It took the 250th over of this series for an Indian batsman to reach the three-figure mark that ended up in an Indian win. Manish Pandey, the man who didn’t get to bat in Perth and faced just 13 balls in Brisbane before getting dropped, scored India’s sixth century this series and arguably, the most meaningful one as India clinched a thriller in Sydney to earn a consolation win.
First, let’s get the negatives out of the way: Umesh Yadav’s bowling continued to be ridiculously inconsistent – he went for 82 runs in his eight overs, to finish the series with an absurd economy rate of 7.21. Only Rohit Sharma, who bowled a solitary over for 11 runs, had a worse economy rate for India. Admittedly the pitches were batting paradises, but Umesh’s performance in Sydney was a lesson in how not to bowl on flat wickets as he gifted the Australian batsmen one boundary ball after another.
Then MS Dhoni’s batting. The result gives his innings a different tone, especially after that last over six (oh, how India have missed those!) that essentially sealed the game in India’s favour. But make no mistake, Dhoni’s 42-ball 34 looked like a match-defining innings in a losing cause for the best part of the last 10 overs. He made it count when it mattered however, saving himself from some definite embarrassment.
Well that’s that. Throughout this series, which India deservedly lost 4-1, the focus has been overwhelmingly on what went wrong for India. Batting was good but could have been better, bowling was bad but that was to be expected, fielding was poor too for the most part. After this consolation win, it’d be worthwhile to focus on perhaps one of India’s biggest positive this series apart from the form of the top-order: Manish Pandey’s innings at the SCG.
Coming in at a time when India’s chase master Virat Kohli was back in the pavilion after his first failure with the bat this series, Pandey had a daunting task ahead. A cheap dismissal then would have meant he remained a mere footnote in an overall forgettable series for India. But, with Rohit Sharma at the other end playing a measured innings, Pandey set out to leave his mark Down Under before he departs Australian shores.
And leave a mark, he did. Starting out cautiously, Pandey steadied himself (making 12 off his first 17 balls before his first boundary) and then set about gradually increasing his scoring rate. His first 30 balls fetched 35 runs, 60 balls 74 runs, and he finished with 104 runs off 81 balls. Especially after Rohit’s dismissal, Pandey assumed the responsibility of finishing the game off. Consider this: his 44 runs before Rohit’s disappointing dismissal on 99, had four boundaries and a massive six off Nathan Lyon while his 60 runs hence had just four more boundaries – including the most crucial in the last over to bring up his 100. The rest was accumulated through prods, chipped shots and some tireless running.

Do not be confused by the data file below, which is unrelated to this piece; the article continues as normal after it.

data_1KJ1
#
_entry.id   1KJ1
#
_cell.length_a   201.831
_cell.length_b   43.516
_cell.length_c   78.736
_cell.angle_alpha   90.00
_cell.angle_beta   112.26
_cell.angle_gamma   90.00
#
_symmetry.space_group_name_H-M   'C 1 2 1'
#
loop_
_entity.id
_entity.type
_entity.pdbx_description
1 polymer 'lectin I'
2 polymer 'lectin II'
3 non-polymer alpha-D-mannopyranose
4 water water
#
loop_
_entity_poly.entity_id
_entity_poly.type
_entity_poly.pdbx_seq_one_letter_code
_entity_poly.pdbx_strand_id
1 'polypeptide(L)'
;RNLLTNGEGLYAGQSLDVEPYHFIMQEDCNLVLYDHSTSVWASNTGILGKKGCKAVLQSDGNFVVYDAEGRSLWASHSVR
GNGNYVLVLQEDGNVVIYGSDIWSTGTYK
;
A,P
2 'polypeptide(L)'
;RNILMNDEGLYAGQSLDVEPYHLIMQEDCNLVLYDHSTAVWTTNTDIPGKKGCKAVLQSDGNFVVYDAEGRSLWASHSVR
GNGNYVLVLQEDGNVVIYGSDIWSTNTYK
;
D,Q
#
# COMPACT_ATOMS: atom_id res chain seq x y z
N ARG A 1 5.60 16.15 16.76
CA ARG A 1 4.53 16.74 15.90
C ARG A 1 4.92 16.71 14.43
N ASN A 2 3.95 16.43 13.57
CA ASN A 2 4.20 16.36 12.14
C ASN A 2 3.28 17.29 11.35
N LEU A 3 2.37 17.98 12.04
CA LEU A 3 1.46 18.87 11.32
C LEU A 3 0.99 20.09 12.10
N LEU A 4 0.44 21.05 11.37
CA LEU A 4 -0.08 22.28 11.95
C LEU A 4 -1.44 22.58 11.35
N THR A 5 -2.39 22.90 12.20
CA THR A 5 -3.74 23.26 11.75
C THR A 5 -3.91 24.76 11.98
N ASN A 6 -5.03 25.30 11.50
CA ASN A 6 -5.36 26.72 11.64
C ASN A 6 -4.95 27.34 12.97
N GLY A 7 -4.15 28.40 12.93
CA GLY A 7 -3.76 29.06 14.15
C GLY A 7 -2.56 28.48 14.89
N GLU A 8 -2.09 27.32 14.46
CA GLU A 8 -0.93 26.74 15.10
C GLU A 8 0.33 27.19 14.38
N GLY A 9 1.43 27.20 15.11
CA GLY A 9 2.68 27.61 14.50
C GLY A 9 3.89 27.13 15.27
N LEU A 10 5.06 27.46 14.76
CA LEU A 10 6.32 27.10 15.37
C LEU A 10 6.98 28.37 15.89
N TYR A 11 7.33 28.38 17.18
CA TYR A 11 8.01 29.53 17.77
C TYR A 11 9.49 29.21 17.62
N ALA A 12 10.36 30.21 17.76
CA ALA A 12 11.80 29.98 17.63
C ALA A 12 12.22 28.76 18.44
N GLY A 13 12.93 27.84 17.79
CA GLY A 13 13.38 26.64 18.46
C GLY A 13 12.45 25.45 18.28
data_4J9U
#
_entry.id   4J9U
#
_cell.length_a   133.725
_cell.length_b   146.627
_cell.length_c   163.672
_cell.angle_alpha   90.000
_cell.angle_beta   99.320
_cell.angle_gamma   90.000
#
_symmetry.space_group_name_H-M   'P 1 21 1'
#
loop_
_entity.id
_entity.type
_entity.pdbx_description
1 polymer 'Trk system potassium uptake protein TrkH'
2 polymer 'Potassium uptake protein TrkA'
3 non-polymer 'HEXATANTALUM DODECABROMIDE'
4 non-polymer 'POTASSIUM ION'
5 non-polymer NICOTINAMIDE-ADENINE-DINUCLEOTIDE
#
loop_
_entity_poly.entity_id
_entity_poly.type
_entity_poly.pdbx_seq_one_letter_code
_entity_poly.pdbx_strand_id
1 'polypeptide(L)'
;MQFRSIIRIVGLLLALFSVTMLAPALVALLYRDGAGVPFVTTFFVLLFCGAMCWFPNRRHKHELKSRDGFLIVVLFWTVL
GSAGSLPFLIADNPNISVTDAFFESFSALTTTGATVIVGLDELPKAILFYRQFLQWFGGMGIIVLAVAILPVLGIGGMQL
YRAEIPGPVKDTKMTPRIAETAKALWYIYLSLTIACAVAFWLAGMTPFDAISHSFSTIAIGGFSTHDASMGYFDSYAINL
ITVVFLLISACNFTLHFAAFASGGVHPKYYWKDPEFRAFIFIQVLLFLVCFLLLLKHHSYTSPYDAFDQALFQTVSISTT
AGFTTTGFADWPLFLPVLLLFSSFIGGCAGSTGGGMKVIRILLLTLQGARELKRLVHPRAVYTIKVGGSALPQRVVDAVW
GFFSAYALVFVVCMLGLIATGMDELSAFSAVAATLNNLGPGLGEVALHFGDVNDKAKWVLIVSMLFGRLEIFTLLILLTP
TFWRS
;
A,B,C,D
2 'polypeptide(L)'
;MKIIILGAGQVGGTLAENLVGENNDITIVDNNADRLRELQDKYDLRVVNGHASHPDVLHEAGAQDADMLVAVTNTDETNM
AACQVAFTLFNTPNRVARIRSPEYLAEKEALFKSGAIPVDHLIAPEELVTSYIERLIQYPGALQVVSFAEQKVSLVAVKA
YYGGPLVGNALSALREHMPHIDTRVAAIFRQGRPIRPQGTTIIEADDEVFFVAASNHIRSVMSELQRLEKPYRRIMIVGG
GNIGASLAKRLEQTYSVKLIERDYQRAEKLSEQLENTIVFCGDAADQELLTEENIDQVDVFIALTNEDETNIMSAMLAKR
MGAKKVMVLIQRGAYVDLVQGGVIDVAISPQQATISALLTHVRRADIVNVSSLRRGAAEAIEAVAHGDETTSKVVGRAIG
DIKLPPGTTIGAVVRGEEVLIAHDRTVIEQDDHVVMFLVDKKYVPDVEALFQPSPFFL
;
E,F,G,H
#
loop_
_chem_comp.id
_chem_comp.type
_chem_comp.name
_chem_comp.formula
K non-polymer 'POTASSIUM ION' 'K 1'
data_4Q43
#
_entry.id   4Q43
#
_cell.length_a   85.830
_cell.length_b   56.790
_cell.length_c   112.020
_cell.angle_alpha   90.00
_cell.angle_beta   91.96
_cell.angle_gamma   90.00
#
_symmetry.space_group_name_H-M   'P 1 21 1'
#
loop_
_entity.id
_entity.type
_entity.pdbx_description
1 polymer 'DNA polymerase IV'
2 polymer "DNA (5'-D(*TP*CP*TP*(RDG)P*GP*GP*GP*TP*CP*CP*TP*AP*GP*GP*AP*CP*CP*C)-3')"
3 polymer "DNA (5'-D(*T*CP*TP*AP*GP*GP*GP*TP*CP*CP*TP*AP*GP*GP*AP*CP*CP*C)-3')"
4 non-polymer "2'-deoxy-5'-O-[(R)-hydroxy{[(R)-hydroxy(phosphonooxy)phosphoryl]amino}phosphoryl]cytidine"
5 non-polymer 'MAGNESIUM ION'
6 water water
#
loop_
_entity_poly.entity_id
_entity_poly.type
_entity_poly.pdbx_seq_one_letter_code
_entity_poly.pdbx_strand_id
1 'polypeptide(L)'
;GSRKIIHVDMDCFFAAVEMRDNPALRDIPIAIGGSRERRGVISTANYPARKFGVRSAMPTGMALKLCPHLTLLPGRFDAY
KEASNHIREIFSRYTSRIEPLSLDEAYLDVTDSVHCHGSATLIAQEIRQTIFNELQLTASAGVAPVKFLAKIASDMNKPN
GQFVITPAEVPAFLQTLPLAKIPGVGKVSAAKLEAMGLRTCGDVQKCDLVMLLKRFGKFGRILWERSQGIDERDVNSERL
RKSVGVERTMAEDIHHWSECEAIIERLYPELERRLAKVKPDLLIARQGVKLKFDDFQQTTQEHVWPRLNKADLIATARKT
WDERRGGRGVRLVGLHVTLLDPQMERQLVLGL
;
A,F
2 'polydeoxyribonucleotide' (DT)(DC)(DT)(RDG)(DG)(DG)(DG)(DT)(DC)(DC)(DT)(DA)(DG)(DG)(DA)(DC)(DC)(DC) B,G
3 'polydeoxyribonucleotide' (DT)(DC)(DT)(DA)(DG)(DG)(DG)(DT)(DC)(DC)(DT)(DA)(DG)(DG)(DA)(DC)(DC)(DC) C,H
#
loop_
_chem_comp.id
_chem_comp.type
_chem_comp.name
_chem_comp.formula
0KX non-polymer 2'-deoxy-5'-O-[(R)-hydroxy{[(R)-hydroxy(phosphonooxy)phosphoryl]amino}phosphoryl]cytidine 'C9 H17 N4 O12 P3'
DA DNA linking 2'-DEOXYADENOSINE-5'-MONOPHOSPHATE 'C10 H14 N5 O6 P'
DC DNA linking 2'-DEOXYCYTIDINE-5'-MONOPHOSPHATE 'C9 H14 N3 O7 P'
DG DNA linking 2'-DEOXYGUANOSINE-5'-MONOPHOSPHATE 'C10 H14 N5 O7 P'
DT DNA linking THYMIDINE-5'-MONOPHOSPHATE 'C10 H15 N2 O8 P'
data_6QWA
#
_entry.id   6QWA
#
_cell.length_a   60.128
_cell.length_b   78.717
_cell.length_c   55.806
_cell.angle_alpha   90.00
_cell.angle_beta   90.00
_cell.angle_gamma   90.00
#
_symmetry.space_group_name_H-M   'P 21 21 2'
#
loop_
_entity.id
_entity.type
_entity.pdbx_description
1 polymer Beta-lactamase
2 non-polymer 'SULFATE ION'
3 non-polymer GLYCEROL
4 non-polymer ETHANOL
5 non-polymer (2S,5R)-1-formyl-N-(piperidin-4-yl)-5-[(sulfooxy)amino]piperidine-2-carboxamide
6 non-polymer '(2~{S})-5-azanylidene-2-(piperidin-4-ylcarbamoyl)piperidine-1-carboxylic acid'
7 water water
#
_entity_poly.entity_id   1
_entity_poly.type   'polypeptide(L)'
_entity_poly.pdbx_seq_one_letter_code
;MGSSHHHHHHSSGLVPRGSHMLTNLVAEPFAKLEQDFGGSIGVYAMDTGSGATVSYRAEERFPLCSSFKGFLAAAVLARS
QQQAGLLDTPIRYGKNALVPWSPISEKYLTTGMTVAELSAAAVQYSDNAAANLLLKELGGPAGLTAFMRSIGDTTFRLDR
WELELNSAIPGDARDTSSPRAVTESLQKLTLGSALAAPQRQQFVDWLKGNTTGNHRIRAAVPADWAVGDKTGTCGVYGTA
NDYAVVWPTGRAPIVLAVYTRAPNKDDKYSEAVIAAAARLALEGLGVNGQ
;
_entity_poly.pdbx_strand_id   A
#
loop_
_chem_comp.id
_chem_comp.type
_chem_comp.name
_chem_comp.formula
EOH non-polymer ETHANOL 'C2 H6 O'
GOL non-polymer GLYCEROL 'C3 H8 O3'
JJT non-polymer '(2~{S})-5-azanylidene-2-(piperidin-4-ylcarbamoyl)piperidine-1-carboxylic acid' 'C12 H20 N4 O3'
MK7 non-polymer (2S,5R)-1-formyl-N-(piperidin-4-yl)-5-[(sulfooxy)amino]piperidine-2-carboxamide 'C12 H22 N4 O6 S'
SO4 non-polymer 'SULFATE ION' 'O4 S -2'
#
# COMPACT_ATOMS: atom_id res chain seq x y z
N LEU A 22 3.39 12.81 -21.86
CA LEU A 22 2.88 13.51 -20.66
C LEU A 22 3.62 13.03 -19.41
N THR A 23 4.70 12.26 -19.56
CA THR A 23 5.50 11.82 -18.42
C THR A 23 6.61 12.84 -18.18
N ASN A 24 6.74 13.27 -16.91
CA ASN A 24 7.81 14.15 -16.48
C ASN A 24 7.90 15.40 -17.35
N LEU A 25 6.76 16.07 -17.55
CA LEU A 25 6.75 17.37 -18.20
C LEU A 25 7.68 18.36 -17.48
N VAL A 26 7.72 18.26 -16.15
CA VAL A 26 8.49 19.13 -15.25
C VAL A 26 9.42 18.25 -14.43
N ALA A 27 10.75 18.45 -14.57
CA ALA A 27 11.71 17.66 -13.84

It was a beautifully paced innings, one where he hardly looked flustered. Before you dismiss it as a dead-rubber on a flat deck, weigh into consideration the cost of failure in this innings. India enter T20 mode in the next three days and till the World T20 ends in April, that’s the only format Dhoni’s men will play. Not making a mark here would have meant a few months in oblivion for Pandey, considering Gurkeerat Mann was already named as Ajinkya Rahane’s cover for the T20Is and not him.
As it turned out, he took India home in what was the highest-ever run-chase against Australia in Australia. A feat that should have technically been achieved in Canberra, where – surprise, surprise – India lacked a batsman assuming responsibility in the death overs a la Manish Pandey.
“The kind of innings Manish has played today will give him an extra 10-15 ODIs, where you can really settle in and start to do what you need to at the international level, adapting to the demands of the game. A lot will change when you play at different venues and in different conditions. As of now he is someone who looks good at No. 5,” Dhoni said after the match.
Praising Pandey’s running between the wickets, Dhoni also spoke about the patience that he showed in manipulating the large vacant areas in the field. “I told him whatever happens you will get at least two boundaries, and ultimately we will get those runs. As far as player development is concerned this innings will be very important for him and he will have to keep in mind the good things he did in this game," Dhoni added.
Add to all this the fact Manish Pandey was arguably India’s best fielder on the day, it is fair to say he grabbed a dead-rubber by the scruff of its neck and breathed some life into it, at least as far as his stuttering international career is concerned. With the middle-order being India’s biggest concern in ODIs, like Jigar Mehta elaborated in his analysis for Firstpost, this is an innings that could prove crucial for India as well in the long run.
And for once, it is good to focus on something positive in a series where there has been quite the negativity surrounding the Indian team.